Ten Things I Wish I Knew Going into my First Ensemble Rehearsal (better known as “Ten Things All My Students Better Know At Their First Ensemble Rehearsal”)

As percussionists, we are required to know how to play a vast array of instruments as well as the techniques that are associated with them. Young percussion students who are studying with a private instructor usually study marimba, snare drum, drum set or timpani. Ensemble playing techniques are usually something that are acquired in high school and unfortunately, the percussion section doesn’t usually get as much attention as it should. Below, I have come up with my “Top 10″ considerations I think all percussionists should know going into their first ensemble rehearsal. My hope is that this list will aid the young percussionist and I value any input and additions anyone has to this list.

1. Bring One (or more) Black Towels

A black towel is a wonderful thing. A black towel can be used:

On a music stand to create a stick tray
On a Bass Drum or Tom to Mute the Drum
To wipe sweaty hands

2. Every Note You Play is a Solo.

Play with confidence and don’t hide the instrument behind the music stand.

3. Photocopy Your Music if you are playing from more than one music stand.

Do not move the music from one stand to another. Also make sure your music is taped together so it doesn’t fly off the stand when the AC is turned on or the side door is opened.

4. When you have rests, REST.

Don’t look around. Don’t check your email. Don’t Text. Don’t talk to other people in the section. Count your rests and come in when it is your turn to play.

5. Listen to the sound you are getting on the instrument; don’t just “hit the drum.”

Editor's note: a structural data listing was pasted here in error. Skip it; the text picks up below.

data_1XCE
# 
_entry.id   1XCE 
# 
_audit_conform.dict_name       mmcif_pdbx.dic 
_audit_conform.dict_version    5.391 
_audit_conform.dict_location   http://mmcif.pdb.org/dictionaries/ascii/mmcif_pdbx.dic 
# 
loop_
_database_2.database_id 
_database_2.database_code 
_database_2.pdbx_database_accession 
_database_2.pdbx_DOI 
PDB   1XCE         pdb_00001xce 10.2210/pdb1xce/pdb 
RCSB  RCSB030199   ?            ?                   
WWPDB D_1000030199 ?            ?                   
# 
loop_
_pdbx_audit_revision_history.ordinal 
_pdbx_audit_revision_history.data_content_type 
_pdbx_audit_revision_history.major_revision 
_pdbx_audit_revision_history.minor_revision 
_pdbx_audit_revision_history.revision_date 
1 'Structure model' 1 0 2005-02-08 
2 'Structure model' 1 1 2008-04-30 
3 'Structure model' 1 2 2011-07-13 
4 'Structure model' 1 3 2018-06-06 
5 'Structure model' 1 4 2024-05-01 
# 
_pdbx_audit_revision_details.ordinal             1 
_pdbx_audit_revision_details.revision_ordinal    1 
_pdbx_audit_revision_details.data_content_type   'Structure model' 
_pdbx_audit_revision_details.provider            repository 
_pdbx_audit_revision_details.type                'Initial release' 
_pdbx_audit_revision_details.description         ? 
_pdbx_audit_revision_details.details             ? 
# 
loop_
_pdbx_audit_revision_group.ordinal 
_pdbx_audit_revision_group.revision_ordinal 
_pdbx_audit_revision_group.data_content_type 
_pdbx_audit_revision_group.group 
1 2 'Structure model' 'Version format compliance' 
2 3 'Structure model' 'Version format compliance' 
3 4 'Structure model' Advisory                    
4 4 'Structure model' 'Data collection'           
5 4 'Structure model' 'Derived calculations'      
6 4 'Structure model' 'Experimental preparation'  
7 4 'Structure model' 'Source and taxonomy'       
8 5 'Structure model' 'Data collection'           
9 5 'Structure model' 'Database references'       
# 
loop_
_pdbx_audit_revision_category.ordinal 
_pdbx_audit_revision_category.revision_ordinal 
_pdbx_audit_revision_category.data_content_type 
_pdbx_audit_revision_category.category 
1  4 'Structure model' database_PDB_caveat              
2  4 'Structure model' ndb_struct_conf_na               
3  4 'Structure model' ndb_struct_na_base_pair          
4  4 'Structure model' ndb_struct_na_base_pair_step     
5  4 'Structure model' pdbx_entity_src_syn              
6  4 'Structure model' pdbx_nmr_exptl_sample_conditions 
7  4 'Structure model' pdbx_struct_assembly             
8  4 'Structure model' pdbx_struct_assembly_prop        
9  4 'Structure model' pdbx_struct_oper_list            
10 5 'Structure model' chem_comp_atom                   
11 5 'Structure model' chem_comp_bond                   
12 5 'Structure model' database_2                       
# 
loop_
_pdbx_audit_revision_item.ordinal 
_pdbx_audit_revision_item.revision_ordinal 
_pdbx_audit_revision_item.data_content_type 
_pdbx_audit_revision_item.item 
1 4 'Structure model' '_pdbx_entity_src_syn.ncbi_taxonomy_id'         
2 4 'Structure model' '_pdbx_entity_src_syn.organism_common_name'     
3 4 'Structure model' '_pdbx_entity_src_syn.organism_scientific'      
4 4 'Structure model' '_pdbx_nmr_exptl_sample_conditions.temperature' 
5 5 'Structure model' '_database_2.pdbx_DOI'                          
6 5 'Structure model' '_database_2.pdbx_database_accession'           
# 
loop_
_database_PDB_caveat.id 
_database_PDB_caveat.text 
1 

6. Vibes and Marimbas are generally going to be lost in the texture of a large ensemble, especially a wind ensemble.

Xylophone and Bells are not! When you are playing vibes or marimba, use a slightly harder mallet than you think you should and ask someone to go out to the audience during the rehearsal to check the balance.

7. Learn to play triangle softly with a large beater.

Your goal is to excite as many overtones as possible. A smaller beater only produces a thin sound.

8. Always warm up the tam tam before playing.

Also, stand on the side of the instrument when playing it (not in front).

9. Breathe before you play, especially if you have a full ensemble unison.

10. The conductor is always right (even if they are wrong).

Do what the conductor wants and don’t talk back to the conductor. If they ask for a different mallet or instrument, GET IT. Don’t talk to them after rehearsal about what beater is required. If they want something different, they will ask you about it or they will come find you to talk about options.

This list is in no particular order. I think all of these considerations are equally important when playing in an ensemble. Am I forgetting something? Are there any more things you tell your students before their first ensemble rehearsal or something you have observed that you think everyone needs to know?


The photo in this post is used under the Creative Commons License: Attribution – NonCommercial – No Derivs 2.0 by Phil Roeder on

Dave Gerhart

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